Inflicting Material Destruction from the Air: Examples from Combined Bomber Offensive

Combined Bomber Offensive: Hamburg after 1943’s Operation GomorrahCombined Bomber Offensive: Dresden’s city center in mid-February 1945

Left: Called the “Hiroshima of Germany” by British officials, Operation Gomorrah (the biblical moniker seems an apt choice) was at the time the heaviest assault in the history of aerial warfare. The air assault destroyed a significant percentage of Hamburg. Ten square miles of the city were reduced to rubble, over 214,350 dwellings out of 414,500 were destroyed, over one million residents were rendered homeless, and 40,000–50,000 civilians were killed, with another 37,000 wounded. The city’s labor force was reduced permanently by ten percent. The industrial losses were equally severe: 183 large factories and 4,118 smaller factories were put out of commission and Hamburg never recovered to full production. Losses to the city’s infrastructure were staggering: 90 percent of its gas works, 60 percent of its water system, and 75 percent of its electric works were destroyed. In the immediate wake of the raids, over two-thirds of Hamburg’s population, approximately 1.2 million people, fled the city. The Allies’ Hamburg raids led Hitler, who could never bring himself to see the destruction first hand, to be concerned that similar raids on other German cities could force his nation out of the war.

Right: The ruins of Dresden’s city center (“Altstadt”). Dres­den was home to 127 medium-to-large fac­tories and work­shops that sup­plied the Ger­man Army with matériel (per the German Weapons Office), such as air­craft engines, machine tools, small arms, optical instru­ments, and poison gas, and em­ployed 50,000 workers. Some 1,249 British and Amer­i­can bombers un­loaded more than 3,900 tons of incen­di­ary and high-explo­sive bombs on the center of the city, causing a fire­storm that incin­er­ated 15 square miles and between 22,700 and 25,000 peo­ple. Temper­a­tures inside Dresden’s famous cathedral, the Frauen­kirche (Church of Our Lady), reached an estimated 1,832°F (1,000°C) before the 300‑ft‑tall church collapsed. Later the U.S. Eighth Air Force dropped 2,800 more tons of bombs on Dresden in three other attacks before the war’s end.

Combined Bomber Offensive: B-24 Liberators over Schweinfurt, August 17, 1943Combined Bomber Offensive: Braunschweig burning, October 14/15, 1944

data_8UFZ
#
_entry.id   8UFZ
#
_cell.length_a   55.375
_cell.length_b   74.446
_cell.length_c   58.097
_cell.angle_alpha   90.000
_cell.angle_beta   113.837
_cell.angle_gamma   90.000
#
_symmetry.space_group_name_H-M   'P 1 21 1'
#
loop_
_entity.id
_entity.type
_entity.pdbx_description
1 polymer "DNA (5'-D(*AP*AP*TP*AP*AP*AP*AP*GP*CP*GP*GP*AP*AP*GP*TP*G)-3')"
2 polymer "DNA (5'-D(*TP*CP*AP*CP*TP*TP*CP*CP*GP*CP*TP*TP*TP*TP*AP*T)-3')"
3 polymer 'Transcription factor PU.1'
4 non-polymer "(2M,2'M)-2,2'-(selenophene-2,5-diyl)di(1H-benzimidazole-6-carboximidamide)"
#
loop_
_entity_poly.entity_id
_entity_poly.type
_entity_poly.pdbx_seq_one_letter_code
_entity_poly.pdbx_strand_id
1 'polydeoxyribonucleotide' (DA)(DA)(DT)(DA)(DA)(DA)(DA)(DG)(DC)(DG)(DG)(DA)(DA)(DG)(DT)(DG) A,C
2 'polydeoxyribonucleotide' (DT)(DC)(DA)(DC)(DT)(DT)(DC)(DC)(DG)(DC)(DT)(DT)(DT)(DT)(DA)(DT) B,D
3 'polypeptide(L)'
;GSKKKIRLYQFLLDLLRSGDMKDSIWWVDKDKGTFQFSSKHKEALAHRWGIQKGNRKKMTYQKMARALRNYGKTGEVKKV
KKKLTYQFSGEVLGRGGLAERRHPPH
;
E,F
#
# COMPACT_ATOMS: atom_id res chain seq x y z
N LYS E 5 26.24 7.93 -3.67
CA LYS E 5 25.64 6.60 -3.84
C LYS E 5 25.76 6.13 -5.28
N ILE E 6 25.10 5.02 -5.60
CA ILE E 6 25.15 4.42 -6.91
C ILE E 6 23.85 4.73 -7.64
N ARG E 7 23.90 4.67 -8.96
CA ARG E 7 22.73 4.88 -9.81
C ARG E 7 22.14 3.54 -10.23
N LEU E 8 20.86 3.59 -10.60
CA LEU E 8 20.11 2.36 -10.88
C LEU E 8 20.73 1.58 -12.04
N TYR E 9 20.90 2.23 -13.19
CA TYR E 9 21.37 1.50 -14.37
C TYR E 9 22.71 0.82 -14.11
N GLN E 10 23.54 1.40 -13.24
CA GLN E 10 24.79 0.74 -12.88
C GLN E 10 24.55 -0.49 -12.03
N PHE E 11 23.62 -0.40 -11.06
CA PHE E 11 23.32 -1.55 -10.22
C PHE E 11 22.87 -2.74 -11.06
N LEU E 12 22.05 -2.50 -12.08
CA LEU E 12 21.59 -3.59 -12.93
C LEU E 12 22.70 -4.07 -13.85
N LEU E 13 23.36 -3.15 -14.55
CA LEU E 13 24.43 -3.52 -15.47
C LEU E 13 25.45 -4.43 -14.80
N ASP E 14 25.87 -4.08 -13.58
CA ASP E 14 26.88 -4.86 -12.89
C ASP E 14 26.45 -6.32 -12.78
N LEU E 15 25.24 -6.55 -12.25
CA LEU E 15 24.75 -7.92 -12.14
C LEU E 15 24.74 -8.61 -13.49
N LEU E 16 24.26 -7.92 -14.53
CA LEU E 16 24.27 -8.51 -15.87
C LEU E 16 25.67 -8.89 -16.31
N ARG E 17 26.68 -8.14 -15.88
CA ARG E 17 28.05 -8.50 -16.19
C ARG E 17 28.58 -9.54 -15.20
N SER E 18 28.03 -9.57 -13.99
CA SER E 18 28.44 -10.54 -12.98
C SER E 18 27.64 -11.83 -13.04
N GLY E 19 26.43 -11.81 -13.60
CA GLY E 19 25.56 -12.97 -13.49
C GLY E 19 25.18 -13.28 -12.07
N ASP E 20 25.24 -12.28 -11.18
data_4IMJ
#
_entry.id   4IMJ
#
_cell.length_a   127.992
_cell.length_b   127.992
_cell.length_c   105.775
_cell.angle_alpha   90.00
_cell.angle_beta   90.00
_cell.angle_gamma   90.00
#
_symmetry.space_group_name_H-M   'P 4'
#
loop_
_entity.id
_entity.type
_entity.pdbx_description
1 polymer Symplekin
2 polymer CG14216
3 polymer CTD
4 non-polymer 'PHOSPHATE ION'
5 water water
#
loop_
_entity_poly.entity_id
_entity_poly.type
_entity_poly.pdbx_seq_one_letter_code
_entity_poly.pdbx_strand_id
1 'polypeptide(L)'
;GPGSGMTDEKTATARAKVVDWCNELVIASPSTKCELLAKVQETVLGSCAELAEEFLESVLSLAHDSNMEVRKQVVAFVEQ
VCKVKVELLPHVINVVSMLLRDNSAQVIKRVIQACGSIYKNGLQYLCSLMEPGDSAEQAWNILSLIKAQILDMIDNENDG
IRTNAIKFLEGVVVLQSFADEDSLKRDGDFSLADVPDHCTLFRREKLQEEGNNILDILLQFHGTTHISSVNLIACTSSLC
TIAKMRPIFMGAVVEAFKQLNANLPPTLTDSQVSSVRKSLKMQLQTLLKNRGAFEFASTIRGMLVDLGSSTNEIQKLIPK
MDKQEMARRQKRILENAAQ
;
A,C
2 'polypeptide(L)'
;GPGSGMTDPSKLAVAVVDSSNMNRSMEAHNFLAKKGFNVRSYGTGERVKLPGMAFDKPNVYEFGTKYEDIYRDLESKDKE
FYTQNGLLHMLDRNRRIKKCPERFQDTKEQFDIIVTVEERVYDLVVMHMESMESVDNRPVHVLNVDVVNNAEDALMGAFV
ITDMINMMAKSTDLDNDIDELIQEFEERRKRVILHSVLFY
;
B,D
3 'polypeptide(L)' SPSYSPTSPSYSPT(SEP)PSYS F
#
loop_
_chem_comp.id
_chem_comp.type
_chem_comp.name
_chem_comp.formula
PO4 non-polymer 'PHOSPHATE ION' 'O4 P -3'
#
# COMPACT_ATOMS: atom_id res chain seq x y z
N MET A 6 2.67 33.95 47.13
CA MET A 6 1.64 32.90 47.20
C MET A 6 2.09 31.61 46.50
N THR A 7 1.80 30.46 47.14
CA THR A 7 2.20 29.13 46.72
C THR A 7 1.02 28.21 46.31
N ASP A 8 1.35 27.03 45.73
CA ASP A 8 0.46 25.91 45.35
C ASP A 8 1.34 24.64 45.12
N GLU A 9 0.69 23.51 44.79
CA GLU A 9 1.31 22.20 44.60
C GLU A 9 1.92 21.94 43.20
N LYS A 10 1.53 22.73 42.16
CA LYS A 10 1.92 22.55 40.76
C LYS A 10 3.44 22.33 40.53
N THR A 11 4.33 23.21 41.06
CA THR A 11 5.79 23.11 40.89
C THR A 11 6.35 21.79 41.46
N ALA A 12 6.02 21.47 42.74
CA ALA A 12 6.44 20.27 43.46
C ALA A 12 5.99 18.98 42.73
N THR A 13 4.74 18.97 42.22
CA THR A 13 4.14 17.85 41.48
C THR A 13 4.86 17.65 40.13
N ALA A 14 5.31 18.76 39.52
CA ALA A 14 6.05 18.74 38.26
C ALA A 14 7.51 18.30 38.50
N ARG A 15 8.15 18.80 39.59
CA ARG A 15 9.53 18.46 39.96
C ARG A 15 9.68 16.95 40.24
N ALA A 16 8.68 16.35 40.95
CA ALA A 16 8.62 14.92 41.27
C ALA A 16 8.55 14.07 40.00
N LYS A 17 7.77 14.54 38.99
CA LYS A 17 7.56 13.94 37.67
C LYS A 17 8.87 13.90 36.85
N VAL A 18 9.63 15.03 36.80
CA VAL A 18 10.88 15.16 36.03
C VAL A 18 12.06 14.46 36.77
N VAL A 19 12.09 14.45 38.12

Left: 1st Bomb Wing B-17s over Schweinfurt, Germany, August 17, 1943. The Schweinfurt-Regensburg mis­sion entailed two large forces of U.S. Eight Air Force bombers (376 bombers in 16 bomb groups with­out long-range fighter escorts) attacking separate tar­gets, both in Bavaria, with orders to cripple German fighter air­craft produc­tion. (German fighter output in July 1943 exceeded 1,200 planes.) The “double-strike mis­sion” deep inside Germany inflicted heavy damage on the Messer­schmitt factory at Regens­burg but not on Schwein­furt’s ball-bearing fac­tories, for a cata­strophic loss to the force: 60 bombers shot down, 87 shot up beyond repair, and 557 air­men missing in action or captured. A planned follow-up raid on Schwein­furt had to be post­poned to rebuild Amer­i­can forces. The second raid by 291 still-unes­corted B‑17s on Octo­ber 14, 1943, on the ball-bearing produc­tion center at Schwein­furt proved even more cata­strophic: 77 bombers lost, 121 damaged, and over 650 crew­men captured or killed. Just over 11 per­cent of the bomber force returned to base unscathed. During the course of the war more than 5,000 B‑17s were shot down by German fighter planes or flak batteries. In the memory of one U.S. airman, a 19-year-old tail gunner on a B‑17, “flak was worse than fighters” when it came to surviving a bombing run over Germany.

Right: Braunschweig, whose industrial sector was targeted during “Big Week” (Febru­ary 20–25, 1944), was com­pletely laid to waste by the RAF on the night of Octo­ber 14/15, 1944, in an opera­tion that rivaled the hellish fire­bombing of Ham­burg (Oper­a­tion Gomor­rah) the year before. The city burned continuously for two and a half days.

Contemporary Newsreel of Hamburg’s Devastation by Anglo-American Bombers During and After Operation Gomorrah, July–August 1943